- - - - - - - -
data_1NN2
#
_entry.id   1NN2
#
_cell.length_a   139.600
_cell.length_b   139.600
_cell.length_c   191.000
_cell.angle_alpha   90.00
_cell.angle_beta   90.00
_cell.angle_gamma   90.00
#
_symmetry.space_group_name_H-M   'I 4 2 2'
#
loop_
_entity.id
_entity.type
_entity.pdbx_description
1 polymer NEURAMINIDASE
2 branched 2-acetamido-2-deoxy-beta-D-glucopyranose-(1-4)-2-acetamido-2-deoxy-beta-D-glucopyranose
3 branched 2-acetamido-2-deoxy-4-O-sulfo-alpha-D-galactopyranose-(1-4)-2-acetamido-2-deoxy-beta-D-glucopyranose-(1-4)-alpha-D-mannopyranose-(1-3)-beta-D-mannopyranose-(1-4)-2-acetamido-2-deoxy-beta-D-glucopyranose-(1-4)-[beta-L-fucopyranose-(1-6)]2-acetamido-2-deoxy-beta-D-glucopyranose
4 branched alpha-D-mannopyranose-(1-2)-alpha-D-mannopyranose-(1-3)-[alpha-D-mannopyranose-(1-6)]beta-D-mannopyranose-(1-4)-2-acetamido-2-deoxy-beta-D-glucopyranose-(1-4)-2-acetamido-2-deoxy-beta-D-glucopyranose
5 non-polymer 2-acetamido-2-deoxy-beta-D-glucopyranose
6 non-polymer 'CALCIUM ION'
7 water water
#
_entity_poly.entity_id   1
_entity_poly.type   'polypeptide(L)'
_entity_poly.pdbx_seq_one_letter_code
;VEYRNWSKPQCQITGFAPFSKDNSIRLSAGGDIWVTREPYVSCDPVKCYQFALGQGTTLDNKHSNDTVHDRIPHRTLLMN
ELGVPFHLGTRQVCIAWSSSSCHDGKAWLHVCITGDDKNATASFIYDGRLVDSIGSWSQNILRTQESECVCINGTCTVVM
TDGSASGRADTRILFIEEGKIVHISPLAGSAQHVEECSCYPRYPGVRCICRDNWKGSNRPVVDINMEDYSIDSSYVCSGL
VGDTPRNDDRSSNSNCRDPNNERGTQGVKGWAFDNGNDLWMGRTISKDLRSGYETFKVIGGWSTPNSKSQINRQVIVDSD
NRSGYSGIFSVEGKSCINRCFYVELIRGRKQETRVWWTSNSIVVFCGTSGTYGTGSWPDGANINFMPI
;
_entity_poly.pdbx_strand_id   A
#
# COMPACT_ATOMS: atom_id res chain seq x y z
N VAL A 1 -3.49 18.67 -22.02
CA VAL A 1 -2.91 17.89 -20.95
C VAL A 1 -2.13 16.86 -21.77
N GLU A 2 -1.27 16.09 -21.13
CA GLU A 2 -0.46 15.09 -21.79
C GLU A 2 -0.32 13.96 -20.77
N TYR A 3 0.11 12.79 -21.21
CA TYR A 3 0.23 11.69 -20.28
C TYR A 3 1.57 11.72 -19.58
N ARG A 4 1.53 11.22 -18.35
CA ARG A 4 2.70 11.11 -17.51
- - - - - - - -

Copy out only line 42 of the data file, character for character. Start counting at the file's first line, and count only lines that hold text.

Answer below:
CA GLU A 2 -0.46 15.09 -21.79